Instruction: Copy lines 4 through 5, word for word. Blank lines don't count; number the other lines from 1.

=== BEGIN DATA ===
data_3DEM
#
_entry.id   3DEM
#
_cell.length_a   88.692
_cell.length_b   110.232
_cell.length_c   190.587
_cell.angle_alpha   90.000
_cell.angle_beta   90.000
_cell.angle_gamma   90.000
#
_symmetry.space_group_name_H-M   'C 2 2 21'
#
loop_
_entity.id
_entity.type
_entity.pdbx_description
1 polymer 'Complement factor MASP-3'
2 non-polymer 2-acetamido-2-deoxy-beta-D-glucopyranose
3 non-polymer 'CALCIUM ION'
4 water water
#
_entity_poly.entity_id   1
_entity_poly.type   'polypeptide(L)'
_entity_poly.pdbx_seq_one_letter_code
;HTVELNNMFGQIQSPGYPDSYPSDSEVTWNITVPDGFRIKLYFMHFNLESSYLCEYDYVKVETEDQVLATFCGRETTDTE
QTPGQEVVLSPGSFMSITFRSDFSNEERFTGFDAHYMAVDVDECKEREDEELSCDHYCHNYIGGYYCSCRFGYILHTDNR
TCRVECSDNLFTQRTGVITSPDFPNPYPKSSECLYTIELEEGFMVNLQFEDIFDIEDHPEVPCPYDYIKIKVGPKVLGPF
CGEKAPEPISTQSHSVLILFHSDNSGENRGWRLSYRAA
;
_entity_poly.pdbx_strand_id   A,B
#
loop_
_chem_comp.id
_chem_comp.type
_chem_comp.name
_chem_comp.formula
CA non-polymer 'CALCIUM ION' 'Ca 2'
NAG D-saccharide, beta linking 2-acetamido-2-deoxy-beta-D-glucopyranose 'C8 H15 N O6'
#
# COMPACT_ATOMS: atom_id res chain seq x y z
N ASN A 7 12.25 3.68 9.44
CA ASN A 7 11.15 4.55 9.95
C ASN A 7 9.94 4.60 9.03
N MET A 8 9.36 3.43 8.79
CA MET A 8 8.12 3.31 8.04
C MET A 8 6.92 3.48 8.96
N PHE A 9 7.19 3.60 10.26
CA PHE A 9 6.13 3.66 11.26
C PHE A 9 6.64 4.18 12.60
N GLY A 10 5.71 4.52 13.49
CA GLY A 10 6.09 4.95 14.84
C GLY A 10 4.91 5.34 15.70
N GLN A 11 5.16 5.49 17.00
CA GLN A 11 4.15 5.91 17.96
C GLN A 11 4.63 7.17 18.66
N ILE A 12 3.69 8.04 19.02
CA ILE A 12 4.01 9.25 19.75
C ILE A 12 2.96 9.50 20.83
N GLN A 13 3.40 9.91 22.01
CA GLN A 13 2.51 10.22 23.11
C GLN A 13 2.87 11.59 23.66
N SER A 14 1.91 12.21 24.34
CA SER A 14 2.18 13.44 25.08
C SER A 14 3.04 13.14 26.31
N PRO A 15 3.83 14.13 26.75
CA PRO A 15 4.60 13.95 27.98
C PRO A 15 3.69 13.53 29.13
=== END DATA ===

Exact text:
#
_cell.length_a   88.692